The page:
3

I am writing a tomcat app, and have a need to do authentication within the URL like this:

https://user:password@app.wibble.com

Except for the life of me i'm not sure how to set it up or able to find the docs to read up on it, clearly my google skills need work.

Can anyone tell me where i should be looking for this kind of info or where to start?

Cheers

Andy

2

Authenticating that way is called HTTP BASIC, which may help with your searching :)

Essentially you need an element in your web.xml like this

<login-config>
  <auth-method>BASIC</auth-method>
  <realm-name>myRealm</realm-name>
</login-config>

Then you need to set up a realm for your users:

http://tomcat.apache.org/tomcat-6.0-doc/realm-howto.html#Configuring%20a%20Realm

Then you need to create some users in the tomcat-users.xml file

Now you can start using <security-constraint> elements in your web.xml to manage access.

As an aside, with modern browsers, you must actually use container managed security if you want to use BASIC. Sometimes people try to parse the request in a servlet and get a username/password out of it. Modern browsers will 'protect' you from disclosing your password needlessly by not putting the login and password in the header unless an initial call to the server without it fails with a challenge for BASIC credentials.

0

I don't think that's a legal URL. If I'm reading the RFC correctly, '@' aren't legal in the host section - app.wibble.com - of a URL and http urls don't have the user and password sections. Email and FTP ones do, but not http.

Maybe https://app.wibble.com/user/password, but I'd advise against putting the password in the URL. It'd end up in some cache where it can be found.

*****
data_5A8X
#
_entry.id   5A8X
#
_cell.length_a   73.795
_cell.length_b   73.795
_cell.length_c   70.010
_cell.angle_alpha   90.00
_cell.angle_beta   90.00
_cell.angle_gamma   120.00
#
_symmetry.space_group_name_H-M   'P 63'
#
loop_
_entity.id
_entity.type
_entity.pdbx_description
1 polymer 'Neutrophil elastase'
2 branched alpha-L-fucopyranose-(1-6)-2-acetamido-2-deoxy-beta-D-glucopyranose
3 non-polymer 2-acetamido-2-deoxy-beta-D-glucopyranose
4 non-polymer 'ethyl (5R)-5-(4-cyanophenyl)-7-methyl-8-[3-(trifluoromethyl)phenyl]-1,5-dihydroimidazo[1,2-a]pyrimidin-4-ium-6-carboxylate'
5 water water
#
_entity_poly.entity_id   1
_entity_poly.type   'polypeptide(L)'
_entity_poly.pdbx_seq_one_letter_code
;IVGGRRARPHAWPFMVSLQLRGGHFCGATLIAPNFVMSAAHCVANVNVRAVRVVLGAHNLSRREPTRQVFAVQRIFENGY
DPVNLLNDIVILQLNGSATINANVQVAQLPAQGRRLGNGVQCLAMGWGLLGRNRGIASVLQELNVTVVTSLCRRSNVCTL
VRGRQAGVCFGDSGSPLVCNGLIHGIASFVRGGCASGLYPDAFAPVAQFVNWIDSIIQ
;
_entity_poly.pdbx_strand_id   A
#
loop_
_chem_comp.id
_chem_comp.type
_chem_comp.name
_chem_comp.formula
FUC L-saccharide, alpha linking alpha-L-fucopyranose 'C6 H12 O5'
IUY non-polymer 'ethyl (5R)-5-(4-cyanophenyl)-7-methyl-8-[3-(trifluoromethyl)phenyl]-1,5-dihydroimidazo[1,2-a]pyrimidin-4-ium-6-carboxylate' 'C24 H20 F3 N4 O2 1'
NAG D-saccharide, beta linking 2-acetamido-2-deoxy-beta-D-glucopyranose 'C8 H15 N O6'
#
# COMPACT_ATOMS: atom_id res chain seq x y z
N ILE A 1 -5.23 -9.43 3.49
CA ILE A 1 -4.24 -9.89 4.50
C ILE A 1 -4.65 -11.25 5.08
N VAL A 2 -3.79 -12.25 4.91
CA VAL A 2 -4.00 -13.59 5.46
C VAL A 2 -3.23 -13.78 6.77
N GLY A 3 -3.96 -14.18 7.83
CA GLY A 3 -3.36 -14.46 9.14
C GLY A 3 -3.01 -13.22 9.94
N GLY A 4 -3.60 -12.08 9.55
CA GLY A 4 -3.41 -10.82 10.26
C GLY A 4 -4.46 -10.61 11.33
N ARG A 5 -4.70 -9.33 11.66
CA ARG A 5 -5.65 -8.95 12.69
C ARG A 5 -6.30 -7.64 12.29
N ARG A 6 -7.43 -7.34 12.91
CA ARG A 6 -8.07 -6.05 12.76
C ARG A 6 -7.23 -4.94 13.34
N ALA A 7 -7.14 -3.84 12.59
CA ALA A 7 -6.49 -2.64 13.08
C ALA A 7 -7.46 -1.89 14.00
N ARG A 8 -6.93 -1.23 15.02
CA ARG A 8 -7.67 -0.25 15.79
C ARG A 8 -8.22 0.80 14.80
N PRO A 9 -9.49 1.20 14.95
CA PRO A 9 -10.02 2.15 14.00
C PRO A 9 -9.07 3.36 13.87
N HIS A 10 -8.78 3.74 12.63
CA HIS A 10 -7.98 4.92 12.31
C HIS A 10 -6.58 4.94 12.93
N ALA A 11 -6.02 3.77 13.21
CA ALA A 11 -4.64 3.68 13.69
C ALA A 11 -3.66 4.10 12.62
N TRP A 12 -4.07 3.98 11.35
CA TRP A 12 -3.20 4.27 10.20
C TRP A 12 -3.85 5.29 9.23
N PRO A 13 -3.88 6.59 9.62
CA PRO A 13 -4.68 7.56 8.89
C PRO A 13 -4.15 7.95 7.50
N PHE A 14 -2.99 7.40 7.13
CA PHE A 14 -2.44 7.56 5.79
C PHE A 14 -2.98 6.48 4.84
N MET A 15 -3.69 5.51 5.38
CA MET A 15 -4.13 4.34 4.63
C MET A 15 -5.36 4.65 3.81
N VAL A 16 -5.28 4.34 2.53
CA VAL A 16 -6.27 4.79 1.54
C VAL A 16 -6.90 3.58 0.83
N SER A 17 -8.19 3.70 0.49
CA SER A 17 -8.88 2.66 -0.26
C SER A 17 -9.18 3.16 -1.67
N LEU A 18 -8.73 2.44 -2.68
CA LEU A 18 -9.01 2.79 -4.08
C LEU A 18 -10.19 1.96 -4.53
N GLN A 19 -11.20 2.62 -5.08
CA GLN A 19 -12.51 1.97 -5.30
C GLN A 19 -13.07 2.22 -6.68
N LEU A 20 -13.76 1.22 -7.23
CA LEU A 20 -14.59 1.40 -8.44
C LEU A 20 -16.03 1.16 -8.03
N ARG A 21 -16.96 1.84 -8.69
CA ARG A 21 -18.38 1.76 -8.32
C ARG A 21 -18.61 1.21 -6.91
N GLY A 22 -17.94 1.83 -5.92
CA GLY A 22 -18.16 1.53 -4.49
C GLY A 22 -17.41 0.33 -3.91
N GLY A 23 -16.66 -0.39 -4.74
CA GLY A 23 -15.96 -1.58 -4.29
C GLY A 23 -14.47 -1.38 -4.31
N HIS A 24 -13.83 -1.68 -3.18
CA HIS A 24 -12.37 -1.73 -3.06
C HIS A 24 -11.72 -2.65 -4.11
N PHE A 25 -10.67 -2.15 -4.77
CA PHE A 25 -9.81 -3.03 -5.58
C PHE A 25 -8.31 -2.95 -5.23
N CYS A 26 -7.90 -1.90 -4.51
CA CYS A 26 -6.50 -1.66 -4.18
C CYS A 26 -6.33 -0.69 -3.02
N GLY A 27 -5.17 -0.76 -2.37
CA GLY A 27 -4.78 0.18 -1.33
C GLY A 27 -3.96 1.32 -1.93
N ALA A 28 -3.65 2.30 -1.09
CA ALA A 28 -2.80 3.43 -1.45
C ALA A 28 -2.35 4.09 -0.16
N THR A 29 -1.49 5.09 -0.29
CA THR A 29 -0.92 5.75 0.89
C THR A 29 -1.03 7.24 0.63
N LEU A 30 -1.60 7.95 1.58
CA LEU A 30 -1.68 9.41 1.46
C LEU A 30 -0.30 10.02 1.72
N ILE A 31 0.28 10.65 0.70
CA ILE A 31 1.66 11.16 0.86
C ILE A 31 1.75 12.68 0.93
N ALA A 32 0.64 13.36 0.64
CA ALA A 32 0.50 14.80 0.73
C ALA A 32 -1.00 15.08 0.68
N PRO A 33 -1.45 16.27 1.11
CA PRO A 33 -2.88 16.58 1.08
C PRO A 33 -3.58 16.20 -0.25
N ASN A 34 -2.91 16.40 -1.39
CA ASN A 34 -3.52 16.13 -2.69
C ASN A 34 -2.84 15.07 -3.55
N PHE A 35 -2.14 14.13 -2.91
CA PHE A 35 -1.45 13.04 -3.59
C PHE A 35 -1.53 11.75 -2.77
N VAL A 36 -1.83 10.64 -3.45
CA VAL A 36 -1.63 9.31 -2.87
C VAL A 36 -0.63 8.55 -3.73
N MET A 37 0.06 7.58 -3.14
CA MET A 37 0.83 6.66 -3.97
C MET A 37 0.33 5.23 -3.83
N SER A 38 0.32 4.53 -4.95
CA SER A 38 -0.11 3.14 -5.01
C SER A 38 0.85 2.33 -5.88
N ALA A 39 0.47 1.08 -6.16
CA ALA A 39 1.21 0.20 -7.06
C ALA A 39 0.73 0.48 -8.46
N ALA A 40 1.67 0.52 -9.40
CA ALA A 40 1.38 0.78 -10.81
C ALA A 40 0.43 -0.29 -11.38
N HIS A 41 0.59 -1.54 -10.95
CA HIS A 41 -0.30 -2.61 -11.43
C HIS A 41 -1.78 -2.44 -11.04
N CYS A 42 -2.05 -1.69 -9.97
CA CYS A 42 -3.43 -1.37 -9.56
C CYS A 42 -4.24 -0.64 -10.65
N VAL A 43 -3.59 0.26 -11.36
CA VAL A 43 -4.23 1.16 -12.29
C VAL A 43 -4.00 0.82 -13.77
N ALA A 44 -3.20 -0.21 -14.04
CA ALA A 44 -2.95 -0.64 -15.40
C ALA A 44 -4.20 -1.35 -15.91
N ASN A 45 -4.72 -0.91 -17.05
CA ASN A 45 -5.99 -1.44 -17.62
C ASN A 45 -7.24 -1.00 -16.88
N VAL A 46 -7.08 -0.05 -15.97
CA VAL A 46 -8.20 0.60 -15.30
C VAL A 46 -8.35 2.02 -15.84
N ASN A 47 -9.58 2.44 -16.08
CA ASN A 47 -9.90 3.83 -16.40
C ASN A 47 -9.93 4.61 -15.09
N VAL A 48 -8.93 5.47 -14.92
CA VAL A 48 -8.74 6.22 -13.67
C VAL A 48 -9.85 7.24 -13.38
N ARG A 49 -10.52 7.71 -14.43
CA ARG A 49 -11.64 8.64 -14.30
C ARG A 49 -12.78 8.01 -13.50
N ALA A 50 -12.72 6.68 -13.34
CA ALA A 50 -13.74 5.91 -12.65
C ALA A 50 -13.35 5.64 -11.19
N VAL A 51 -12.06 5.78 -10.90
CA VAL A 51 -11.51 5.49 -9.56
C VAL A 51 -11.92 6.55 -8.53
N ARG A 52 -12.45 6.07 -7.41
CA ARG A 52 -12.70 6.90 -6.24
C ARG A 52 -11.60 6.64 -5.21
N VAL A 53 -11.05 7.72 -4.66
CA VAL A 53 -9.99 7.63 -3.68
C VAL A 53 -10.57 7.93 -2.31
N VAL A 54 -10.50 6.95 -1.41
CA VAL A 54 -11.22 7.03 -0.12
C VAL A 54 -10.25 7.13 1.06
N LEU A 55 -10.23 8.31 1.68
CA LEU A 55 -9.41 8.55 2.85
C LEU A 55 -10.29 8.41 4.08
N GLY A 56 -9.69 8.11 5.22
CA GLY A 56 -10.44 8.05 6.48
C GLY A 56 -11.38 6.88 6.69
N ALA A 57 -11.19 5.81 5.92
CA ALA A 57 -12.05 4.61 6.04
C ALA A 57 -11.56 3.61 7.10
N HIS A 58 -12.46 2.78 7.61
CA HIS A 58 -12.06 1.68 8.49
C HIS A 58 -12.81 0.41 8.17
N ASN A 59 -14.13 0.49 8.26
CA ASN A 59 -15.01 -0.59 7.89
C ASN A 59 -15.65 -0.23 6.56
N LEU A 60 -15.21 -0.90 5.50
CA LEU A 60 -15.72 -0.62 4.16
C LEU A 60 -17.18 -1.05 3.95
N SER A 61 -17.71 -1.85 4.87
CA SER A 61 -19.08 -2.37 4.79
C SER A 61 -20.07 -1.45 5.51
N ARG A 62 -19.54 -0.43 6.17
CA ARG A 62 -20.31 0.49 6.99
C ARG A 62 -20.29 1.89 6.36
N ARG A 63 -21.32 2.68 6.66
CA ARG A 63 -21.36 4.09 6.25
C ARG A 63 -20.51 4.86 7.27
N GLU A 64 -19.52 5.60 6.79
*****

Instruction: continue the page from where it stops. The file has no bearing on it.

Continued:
• See §3.2 of RFC 2396. ietf.org/rfc/rfc2396.txt – erickson May 14 '10 at 20:42
  • yup, you're right, i'm thinking of the wrong urls formats. – Andy May 14 '10 at 21:00
  • Pretty much every browser will accept that format and convert it into a correct HTTP request with the info in the header (if the server challenges for the info). – Affe May 14 '10 at 21:15
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    This statement is not accurate. IE removed support for this since version 7. So the most popular browsers on the markets (IE7 and IE8) don't accept this format. – ZZ Coder May 14 '10 at 21:51
  • I stand corrected :) (now if only people would stop using IE6 so we could all stop writing broken web pages to support it.) – Affe May 14 '10 at 22:34
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It's up to the client to take the credentials from the URL and put them into the correct headers for the supported authentication method (like HTTP Basic or Digest). The server will just receive the location ("/", in this case) and the WWW-Authenticate header, which should be processed by Tomcat if you have container-managed authentication set up correctly.

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